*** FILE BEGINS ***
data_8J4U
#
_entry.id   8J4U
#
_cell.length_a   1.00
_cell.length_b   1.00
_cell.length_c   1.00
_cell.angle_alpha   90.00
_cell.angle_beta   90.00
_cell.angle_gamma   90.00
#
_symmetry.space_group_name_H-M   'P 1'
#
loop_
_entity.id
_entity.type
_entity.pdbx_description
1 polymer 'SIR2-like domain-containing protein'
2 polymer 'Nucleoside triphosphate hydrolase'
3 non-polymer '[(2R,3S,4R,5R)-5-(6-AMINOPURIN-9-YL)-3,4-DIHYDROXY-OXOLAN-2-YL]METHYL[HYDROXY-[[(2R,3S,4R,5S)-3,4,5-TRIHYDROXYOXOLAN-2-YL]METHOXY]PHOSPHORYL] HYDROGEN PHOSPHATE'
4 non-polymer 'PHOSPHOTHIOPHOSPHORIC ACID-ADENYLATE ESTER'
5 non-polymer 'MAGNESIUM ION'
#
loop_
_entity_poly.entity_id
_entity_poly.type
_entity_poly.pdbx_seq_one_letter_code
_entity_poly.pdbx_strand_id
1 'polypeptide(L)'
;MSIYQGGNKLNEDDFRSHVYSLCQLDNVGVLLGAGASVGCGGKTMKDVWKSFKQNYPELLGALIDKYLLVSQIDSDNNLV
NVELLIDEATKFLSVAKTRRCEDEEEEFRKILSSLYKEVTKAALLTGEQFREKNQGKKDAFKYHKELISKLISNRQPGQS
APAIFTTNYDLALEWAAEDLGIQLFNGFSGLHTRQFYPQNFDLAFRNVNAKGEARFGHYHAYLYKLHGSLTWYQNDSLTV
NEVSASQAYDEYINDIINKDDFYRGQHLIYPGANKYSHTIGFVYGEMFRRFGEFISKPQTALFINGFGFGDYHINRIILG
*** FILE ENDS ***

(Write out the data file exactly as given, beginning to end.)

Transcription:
data_8J4U
#
_entry.id   8J4U
#
_cell.length_a   1.00
_cell.length_b   1.00
_cell.length_c   1.00
_cell.angle_alpha   90.00
_cell.angle_beta   90.00
_cell.angle_gamma   90.00
#
_symmetry.space_group_name_H-M   'P 1'
#
loop_
_entity.id
_entity.type
_entity.pdbx_description
1 polymer 'SIR2-like domain-containing protein'
2 polymer 'Nucleoside triphosphate hydrolase'
3 non-polymer '[(2R,3S,4R,5R)-5-(6-AMINOPURIN-9-YL)-3,4-DIHYDROXY-OXOLAN-2-YL]METHYL[HYDROXY-[[(2R,3S,4R,5S)-3,4,5-TRIHYDROXYOXOLAN-2-YL]METHOXY]PHOSPHORYL] HYDROGEN PHOSPHATE'
4 non-polymer 'PHOSPHOTHIOPHOSPHORIC ACID-ADENYLATE ESTER'
5 non-polymer 'MAGNESIUM ION'
#
loop_
_entity_poly.entity_id
_entity_poly.type
_entity_poly.pdbx_seq_one_letter_code
_entity_poly.pdbx_strand_id
1 'polypeptide(L)'
;MSIYQGGNKLNEDDFRSHVYSLCQLDNVGVLLGAGASVGCGGKTMKDVWKSFKQNYPELLGALIDKYLLVSQIDSDNNLV
NVELLIDEATKFLSVAKTRRCEDEEEEFRKILSSLYKEVTKAALLTGEQFREKNQGKKDAFKYHKELISKLISNRQPGQS
APAIFTTNYDLALEWAAEDLGIQLFNGFSGLHTRQFYPQNFDLAFRNVNAKGEARFGHYHAYLYKLHGSLTWYQNDSLTV
NEVSASQAYDEYINDIINKDDFYRGQHLIYPGANKYSHTIGFVYGEMFRRFGEFISKPQTALFINGFGFGDYHINRIILG